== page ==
Much like the proliferation of pornography in the internet age, where a person who would never dream of actually walking into one of those creepy, windowless, neon-lit “XXX MOVIES!” stores and buying a disc or magazine can now sit in the privacy of their home and search “barely legal teens” or “lusty matures” without anyone knowing, grabbing Hollywood’s latest content is frequently just a few clicks away. Who would ever know? And what’s the harm?
In the past when a film was actually film, pirating a movie generally involved using a video camera and VCR duplicating machine, with distribution limited to shady transactions on street corners. But in the digital age, where the content is just sitting on hard drives in bits and bytes of data, it is far easier to steal, distribute, and consume.
And now instead of shaky handheld versions, copies are often studio files or high-quality copies of screeners. Add in out-of-country, offshore hosting sites, the proliferation of high-speed internet, and the low price of terabytes worth of storage, and you have a perfect incubator for piracy to thrive.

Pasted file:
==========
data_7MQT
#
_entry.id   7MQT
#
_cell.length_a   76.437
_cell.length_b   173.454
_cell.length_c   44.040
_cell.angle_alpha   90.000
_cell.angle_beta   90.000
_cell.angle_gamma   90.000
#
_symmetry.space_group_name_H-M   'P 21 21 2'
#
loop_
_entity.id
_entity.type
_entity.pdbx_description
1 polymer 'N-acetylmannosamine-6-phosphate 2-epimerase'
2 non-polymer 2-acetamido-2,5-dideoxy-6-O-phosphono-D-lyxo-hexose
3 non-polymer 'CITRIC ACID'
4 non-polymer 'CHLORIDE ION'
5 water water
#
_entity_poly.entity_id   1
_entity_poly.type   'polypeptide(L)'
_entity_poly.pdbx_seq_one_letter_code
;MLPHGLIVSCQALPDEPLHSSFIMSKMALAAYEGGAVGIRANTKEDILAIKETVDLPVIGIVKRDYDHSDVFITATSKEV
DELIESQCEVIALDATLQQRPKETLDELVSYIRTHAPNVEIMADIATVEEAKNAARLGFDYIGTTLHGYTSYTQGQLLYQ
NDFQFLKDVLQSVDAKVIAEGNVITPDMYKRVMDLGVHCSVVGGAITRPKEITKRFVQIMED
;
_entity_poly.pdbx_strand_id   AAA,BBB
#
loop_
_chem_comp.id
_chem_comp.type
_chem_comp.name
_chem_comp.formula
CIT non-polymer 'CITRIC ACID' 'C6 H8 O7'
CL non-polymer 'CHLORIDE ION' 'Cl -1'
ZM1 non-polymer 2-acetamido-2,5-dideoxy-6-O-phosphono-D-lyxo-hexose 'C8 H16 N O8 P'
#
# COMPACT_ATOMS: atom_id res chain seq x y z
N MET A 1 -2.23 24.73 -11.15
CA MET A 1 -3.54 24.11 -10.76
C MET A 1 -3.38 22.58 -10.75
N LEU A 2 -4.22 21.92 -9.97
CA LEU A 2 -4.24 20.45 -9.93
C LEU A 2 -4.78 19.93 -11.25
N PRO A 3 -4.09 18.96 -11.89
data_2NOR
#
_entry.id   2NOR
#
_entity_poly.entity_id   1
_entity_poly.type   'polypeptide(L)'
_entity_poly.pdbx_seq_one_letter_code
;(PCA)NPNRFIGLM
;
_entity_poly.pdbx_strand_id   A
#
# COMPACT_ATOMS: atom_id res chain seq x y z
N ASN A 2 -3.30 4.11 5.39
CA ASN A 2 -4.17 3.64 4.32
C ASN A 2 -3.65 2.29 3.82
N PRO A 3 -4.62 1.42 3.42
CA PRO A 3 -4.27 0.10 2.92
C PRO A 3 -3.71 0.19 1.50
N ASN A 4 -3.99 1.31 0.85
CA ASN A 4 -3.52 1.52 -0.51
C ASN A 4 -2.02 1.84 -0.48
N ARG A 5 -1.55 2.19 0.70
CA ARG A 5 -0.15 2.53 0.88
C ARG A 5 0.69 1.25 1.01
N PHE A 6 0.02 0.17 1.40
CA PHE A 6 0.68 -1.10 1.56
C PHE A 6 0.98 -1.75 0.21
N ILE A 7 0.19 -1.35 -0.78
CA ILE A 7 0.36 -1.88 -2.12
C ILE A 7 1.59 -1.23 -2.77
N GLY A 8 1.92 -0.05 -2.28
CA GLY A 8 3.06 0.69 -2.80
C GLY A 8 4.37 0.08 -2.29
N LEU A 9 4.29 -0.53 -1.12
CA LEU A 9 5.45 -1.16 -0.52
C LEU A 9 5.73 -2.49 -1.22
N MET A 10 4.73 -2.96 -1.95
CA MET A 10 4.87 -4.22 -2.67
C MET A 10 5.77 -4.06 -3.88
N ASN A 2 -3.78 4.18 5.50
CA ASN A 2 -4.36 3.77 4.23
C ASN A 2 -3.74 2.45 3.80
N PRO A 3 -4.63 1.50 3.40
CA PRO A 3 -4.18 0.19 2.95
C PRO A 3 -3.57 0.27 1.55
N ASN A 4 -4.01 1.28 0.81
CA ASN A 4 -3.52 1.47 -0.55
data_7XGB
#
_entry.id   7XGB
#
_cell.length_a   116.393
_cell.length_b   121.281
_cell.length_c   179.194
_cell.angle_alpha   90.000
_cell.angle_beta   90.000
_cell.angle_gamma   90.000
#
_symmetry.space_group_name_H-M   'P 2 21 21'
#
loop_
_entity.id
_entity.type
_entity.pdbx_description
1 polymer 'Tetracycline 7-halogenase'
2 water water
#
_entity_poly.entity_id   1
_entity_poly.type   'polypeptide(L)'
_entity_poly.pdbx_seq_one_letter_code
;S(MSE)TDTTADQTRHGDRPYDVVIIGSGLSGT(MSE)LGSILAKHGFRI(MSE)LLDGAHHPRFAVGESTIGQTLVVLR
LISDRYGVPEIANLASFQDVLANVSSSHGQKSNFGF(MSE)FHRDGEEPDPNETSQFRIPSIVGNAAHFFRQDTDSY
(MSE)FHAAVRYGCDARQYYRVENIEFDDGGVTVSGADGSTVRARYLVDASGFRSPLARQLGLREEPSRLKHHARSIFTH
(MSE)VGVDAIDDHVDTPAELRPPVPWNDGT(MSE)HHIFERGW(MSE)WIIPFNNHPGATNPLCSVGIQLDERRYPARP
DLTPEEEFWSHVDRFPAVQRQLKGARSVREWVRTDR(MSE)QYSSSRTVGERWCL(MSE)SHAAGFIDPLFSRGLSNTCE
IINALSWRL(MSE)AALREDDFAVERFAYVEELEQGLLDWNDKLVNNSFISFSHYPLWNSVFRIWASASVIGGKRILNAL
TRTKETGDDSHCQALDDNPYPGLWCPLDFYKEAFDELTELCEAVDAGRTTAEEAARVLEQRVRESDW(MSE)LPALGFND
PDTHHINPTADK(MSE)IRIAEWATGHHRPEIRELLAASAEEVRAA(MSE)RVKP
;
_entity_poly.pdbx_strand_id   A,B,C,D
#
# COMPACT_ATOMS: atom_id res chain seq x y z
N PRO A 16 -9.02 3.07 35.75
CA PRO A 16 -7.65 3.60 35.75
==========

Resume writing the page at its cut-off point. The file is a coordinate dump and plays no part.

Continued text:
As home technology professionals, we deal with people from time to time who openly boast about how they’ve downloaded the latest blockbuster straight from the internet, or ask us to incorporate some jail-broken device or hard drive with terabytes of illicit content into their systems. I had a brief encounter with the shady side of streaming when reviewing the RipWave Media Server for Resi a few years back. This device wholeheartedly embraced aggressive streaming and included streaming services called High Tide, Low Tide, and Rip Tide that scoured the internet to locate a huge source of movie and TV content, including many things that felt questionably legal at best. For example, I watched Lone Survivor two weeks before its official home release, and the Desolation of Smaug days after its theatrical release. Because this content streams from outside the country and isn’t downloaded to your drive, the company claimed it was technically not illegal, but it felt a dark shade of gray and kind of icky.